In a report released this past Saturday, the government agency that administers Medicare and Medicaid detailed the possible impact of cuts proposed in healthcare reform passed by the House of Representatives. The study states that the proposed $500 billion in cuts would be so severe that hospitals and nursing homes would be forced to stop accepting Medicare as payment.
The report says that seniors would suffer form additional reductions in benefits and services to pay for the $500 billion in reduced spending. The White House answered back against the report’s findings by saying the reductions would come in the form of reduced wasted spending on fraud and abuse in the system and from administrative savings through such efficiencies as expanded use of electronic medical records. Democrats also contend that these cuts would extend the life of Medicare a number of years before becoming insolvent.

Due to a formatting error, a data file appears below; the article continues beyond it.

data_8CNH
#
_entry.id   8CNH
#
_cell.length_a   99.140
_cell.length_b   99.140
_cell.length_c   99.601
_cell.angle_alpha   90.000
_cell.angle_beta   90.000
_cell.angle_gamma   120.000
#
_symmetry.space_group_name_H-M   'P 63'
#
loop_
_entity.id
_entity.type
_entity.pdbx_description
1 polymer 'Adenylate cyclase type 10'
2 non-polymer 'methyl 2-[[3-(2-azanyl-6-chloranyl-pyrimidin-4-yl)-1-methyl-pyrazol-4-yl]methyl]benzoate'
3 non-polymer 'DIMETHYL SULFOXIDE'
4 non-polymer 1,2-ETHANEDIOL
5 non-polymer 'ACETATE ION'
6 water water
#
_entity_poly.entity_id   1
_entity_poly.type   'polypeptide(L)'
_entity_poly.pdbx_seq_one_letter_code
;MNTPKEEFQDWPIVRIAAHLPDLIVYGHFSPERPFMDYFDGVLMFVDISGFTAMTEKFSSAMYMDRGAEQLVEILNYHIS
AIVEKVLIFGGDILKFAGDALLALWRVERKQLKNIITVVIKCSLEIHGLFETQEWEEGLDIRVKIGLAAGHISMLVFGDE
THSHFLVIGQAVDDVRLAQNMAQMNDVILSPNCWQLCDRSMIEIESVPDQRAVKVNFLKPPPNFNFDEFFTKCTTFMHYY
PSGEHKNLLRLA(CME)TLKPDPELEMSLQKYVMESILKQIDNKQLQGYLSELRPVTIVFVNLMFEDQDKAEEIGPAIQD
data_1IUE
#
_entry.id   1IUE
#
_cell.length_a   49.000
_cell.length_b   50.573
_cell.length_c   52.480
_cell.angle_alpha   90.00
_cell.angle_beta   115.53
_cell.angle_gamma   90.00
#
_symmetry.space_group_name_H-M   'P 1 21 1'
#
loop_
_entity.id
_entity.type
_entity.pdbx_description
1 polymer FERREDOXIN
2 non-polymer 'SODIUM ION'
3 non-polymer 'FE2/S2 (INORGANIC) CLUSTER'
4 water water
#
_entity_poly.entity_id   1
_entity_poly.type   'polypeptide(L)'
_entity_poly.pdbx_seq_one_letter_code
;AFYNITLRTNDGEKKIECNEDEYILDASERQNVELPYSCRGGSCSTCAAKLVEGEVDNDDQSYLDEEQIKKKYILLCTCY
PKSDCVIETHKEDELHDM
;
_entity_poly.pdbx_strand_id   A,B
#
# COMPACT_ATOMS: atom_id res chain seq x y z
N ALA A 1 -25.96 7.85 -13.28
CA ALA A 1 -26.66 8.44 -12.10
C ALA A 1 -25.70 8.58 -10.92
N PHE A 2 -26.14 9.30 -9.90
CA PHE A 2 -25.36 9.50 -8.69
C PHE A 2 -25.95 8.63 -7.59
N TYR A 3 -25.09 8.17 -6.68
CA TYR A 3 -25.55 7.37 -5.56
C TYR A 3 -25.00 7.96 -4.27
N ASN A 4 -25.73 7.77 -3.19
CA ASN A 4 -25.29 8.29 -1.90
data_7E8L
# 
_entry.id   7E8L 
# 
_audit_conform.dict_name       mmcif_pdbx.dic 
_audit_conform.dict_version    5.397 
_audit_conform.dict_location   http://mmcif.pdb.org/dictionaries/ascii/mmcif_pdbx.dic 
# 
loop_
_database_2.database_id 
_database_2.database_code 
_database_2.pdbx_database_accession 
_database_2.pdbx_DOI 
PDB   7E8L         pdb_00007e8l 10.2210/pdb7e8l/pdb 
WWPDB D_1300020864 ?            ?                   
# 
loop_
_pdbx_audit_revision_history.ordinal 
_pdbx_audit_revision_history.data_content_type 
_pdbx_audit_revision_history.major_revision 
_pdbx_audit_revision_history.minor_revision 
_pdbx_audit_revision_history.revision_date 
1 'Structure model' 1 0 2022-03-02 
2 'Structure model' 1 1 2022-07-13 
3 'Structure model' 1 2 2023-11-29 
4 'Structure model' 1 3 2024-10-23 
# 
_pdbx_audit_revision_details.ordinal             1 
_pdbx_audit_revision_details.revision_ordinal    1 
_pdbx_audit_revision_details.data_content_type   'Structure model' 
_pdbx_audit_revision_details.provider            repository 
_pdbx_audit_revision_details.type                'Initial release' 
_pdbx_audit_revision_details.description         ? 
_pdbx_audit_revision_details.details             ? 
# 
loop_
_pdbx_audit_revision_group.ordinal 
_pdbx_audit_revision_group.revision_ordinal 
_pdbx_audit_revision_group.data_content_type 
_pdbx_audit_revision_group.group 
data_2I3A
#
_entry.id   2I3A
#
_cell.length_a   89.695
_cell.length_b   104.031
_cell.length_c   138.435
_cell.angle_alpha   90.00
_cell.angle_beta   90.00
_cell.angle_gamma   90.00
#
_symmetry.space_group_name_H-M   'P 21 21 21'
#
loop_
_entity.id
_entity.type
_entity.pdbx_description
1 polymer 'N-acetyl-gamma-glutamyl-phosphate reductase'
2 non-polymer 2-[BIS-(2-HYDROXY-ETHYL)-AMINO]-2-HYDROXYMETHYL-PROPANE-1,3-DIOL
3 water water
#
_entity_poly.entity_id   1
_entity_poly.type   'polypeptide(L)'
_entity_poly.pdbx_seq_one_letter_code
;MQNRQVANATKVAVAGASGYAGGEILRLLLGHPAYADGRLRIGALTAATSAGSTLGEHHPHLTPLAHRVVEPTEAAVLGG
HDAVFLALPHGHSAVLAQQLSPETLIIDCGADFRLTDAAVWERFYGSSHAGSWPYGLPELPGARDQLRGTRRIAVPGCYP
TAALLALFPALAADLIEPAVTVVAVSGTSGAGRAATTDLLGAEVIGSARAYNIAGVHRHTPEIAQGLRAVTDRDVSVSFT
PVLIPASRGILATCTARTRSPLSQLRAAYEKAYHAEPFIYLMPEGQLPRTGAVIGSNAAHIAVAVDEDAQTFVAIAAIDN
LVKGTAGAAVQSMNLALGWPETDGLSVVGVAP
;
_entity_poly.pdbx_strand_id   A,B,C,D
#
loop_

As is often the case, both sides are focusing on the aspects of this study that bolster their position in the debate. But regardless of who is right, one truth is clear—seniors need to be preparing themselves for less and less financial support coming from the government. The burden to cover the costs of senior housing and long term care will continue to be pushed back on seniors and their families and people should do all they can to prepare for the inevitable.
The U.S. Senate begins debating healthcare reform legislation today. Critical to the proceedings will be Medicare cuts and its impact on seniors across the country. Click here to read more about how the votes are lining up.
Senate Democrats were able to hold a filibuster proof 60 vote majority to introduce the Senate verison of heathcare reform legislation for debate and a final vote. Action on this legislation will begin after the Thanksgiving recess. Click here to read more about how today’s proceedings unfolded.